Faulkner biography rests on the foundations of Joseph Blotner’s two-volume Faulkner: A Biography (1974) and the one-volume sequel, Faulkner: A Biography (1984), a revised, updated, and condensed version. Authorized by Faulkner himself, Blotner is the touchstone in the same way that Carlos Baker is for subsequent Hemingway biographers. Blotner had to endure a good deal of ridicule when his book first appeared because he did little to shape it as a work of art. Nevertheless, his accuracy and indefatigable effort to document Faulkner’s life are indispensable. You might not want to read Blotner cover-to-cover, but he will always be the first stop for those seeking to mine the details of this great novelist’s life and career.

Blotner, like Baker, understood that he was clearing the way for other biographers. First to enter the field was Judith Wittenberg, whose Faulkner: The Transfiguration of Biography (1979) is a competent and compact scholarly biography. David Minter’s William Faulkner: The Life and Work (1980) was another academic biography—a little longer and perhaps more searching, especially in regard to Faulkner’s own attitude toward biography and the role of autobiography in his fiction. As Minter points out, Faulkner’s “own judgment was divided”—on the one hand observing that “A book is the writer’s secret life, the dark twin of a man,” and on the other (later in his career) backing away not merely from autobiographical interpretations of his work but withdrawing from family, friends, and critics: “His manners tended to be formal, his statements formulaic, and his life ceremonial.”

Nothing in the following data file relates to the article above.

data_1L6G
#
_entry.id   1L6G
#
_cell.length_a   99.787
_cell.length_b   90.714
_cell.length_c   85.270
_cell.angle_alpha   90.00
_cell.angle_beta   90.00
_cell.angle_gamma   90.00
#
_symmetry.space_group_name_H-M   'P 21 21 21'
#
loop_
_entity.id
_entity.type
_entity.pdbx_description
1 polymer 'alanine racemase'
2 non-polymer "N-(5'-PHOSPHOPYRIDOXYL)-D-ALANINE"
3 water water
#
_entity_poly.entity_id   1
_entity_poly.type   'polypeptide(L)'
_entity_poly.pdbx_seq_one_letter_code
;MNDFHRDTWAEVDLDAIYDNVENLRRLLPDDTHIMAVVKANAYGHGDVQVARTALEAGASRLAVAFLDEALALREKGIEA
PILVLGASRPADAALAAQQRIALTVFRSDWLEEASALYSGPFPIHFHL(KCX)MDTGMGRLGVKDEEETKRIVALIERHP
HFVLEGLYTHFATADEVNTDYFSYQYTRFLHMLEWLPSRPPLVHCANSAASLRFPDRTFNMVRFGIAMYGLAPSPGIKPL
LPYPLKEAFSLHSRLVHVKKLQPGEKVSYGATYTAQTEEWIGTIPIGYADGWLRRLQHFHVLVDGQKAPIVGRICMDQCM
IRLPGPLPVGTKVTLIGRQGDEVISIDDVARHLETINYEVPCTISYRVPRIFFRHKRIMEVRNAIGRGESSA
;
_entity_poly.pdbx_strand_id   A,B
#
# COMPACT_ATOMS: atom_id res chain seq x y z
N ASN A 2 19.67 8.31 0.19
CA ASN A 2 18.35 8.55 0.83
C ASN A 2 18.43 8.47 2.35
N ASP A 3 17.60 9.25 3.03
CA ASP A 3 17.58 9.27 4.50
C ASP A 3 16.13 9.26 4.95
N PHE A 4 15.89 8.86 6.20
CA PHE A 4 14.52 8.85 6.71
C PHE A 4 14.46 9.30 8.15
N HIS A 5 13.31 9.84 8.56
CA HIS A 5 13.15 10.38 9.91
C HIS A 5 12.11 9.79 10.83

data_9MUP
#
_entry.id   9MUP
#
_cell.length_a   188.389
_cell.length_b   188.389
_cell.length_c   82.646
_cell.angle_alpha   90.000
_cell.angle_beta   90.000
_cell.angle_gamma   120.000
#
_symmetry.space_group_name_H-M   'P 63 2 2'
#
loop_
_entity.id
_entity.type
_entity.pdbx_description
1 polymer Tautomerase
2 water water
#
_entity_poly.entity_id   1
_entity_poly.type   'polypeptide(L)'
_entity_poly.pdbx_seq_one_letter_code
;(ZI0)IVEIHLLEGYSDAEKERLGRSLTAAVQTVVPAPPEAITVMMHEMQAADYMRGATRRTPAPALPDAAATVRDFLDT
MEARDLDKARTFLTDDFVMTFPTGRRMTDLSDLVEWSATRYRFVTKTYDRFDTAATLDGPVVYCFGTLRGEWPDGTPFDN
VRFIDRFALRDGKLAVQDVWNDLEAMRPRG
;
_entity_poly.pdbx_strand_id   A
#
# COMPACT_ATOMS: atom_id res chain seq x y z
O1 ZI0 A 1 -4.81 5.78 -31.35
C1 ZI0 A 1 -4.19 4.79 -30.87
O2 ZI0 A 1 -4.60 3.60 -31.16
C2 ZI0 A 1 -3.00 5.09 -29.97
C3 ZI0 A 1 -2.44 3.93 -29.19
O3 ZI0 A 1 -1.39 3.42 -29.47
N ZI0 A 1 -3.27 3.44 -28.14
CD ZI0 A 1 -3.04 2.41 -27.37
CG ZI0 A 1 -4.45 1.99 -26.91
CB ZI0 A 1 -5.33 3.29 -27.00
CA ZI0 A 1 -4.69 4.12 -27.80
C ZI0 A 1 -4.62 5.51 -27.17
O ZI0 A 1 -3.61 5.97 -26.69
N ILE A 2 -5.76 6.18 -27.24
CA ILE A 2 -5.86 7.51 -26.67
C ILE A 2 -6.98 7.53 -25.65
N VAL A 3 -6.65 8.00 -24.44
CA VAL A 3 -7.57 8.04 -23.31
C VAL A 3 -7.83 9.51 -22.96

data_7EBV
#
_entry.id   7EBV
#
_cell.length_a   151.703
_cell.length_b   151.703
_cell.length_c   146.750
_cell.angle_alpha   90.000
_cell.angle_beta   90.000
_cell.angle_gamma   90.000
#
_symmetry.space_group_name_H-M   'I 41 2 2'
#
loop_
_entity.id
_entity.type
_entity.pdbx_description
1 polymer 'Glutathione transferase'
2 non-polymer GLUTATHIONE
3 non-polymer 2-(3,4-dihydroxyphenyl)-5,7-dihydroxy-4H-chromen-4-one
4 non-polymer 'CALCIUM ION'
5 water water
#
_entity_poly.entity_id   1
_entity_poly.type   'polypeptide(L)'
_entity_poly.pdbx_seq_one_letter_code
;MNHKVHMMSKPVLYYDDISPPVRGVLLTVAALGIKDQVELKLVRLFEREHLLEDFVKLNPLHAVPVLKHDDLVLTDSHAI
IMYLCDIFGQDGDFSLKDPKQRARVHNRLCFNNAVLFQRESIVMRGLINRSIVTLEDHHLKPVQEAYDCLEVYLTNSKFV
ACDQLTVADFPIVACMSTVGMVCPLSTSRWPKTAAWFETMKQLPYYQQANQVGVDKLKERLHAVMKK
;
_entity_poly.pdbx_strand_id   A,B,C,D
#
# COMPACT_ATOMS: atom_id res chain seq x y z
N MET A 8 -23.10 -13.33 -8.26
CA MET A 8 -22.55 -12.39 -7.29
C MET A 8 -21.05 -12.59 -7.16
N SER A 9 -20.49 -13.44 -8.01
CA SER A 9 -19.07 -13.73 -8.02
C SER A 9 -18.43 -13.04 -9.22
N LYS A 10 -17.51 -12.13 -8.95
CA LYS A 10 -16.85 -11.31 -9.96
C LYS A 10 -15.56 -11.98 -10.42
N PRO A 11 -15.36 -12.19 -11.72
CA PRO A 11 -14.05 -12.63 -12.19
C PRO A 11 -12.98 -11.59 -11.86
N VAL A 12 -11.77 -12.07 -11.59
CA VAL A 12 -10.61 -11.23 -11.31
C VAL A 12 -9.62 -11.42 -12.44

Time it was, thought historian Stephen B. Oates, to turn Faulkner into a character himself. Thus William Faulkner: The Man and the Artist (1987) offered a “pure biography,” using “novelistic techniques,” without making anything up: “I’ve given Faulkner the stage, seeking to bring him alive through character development, through his interpersonal relationships, through graphic scenes, revealing quotations, apt details, and dramatic narrative sweep.”

Oates is a throwback to 19th-century romantic biography, and though he claims to document his biography, he often reads like Irving Stone: “As the train roared through the Mississippi countryside, the boy and his two brothers sat transfixed at the open window of the passenger coach, watching the shadowy forests, the hazy fields of corn and cotton, the occasional farm houses and barns, all slide backward toward Holly Springs. It was an arduous trip for their mother, a small prim woman with auburn hair and stern eyes. The coach was oppressively hot, and cinder flakes from the locomotive swirled through the open window, sullying the boys’ faces and clothes. But Billy, the oldest, had seldom been so excited. Already he had a love for the steam locomotive that rivaled his father’s. The sharp burst of its whistle, the hum of its wheels, the throb of the exhaust exploding from its stacks—all thrilled the boy to incandescence.” Biographers usually write this way for children, which is perhaps why a Faulkne-rian like Louis D. Rubin sneered at this book. Check Mr. Oates’s notes and you will find that he is closely paraphrasing a memoir one of Faulkner’s brothers published.